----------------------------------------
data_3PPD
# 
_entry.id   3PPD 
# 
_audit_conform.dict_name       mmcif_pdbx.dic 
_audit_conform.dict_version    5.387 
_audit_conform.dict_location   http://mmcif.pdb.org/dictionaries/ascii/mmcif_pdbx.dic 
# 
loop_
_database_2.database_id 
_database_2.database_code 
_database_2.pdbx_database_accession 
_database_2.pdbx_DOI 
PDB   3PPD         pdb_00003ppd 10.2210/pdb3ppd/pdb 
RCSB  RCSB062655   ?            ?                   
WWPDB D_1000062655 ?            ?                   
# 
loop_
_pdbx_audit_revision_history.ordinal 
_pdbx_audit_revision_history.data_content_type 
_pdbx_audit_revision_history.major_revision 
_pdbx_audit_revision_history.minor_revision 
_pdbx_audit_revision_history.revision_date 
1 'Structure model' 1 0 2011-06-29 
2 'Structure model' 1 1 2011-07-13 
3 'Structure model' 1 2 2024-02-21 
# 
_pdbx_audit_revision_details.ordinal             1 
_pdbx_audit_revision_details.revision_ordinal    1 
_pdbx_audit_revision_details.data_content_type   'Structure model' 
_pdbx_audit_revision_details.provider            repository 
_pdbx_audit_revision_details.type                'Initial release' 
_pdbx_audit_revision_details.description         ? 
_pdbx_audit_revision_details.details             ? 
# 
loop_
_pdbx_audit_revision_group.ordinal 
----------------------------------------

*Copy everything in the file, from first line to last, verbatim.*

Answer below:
data_3PPD
# 
_entry.id   3PPD 
# 
_audit_conform.dict_name       mmcif_pdbx.dic 
_audit_conform.dict_version    5.387 
_audit_conform.dict_location   http://mmcif.pdb.org/dictionaries/ascii/mmcif_pdbx.dic 
# 
loop_
_database_2.database_id 
_database_2.database_code 
_database_2.pdbx_database_accession 
_database_2.pdbx_DOI 
PDB   3PPD         pdb_00003ppd 10.2210/pdb3ppd/pdb 
RCSB  RCSB062655   ?            ?                   
WWPDB D_1000062655 ?            ?                   
# 
loop_
_pdbx_audit_revision_history.ordinal 
_pdbx_audit_revision_history.data_content_type 
_pdbx_audit_revision_history.major_revision 
_pdbx_audit_revision_history.minor_revision 
_pdbx_audit_revision_history.revision_date 
1 'Structure model' 1 0 2011-06-29 
2 'Structure model' 1 1 2011-07-13 
3 'Structure model' 1 2 2024-02-21 
# 
_pdbx_audit_revision_details.ordinal             1 
_pdbx_audit_revision_details.revision_ordinal    1 
_pdbx_audit_revision_details.data_content_type   'Structure model' 
_pdbx_audit_revision_details.provider            repository 
_pdbx_audit_revision_details.type                'Initial release' 
_pdbx_audit_revision_details.description         ? 
_pdbx_audit_revision_details.details             ? 
# 
loop_
_pdbx_audit_revision_group.ordinal 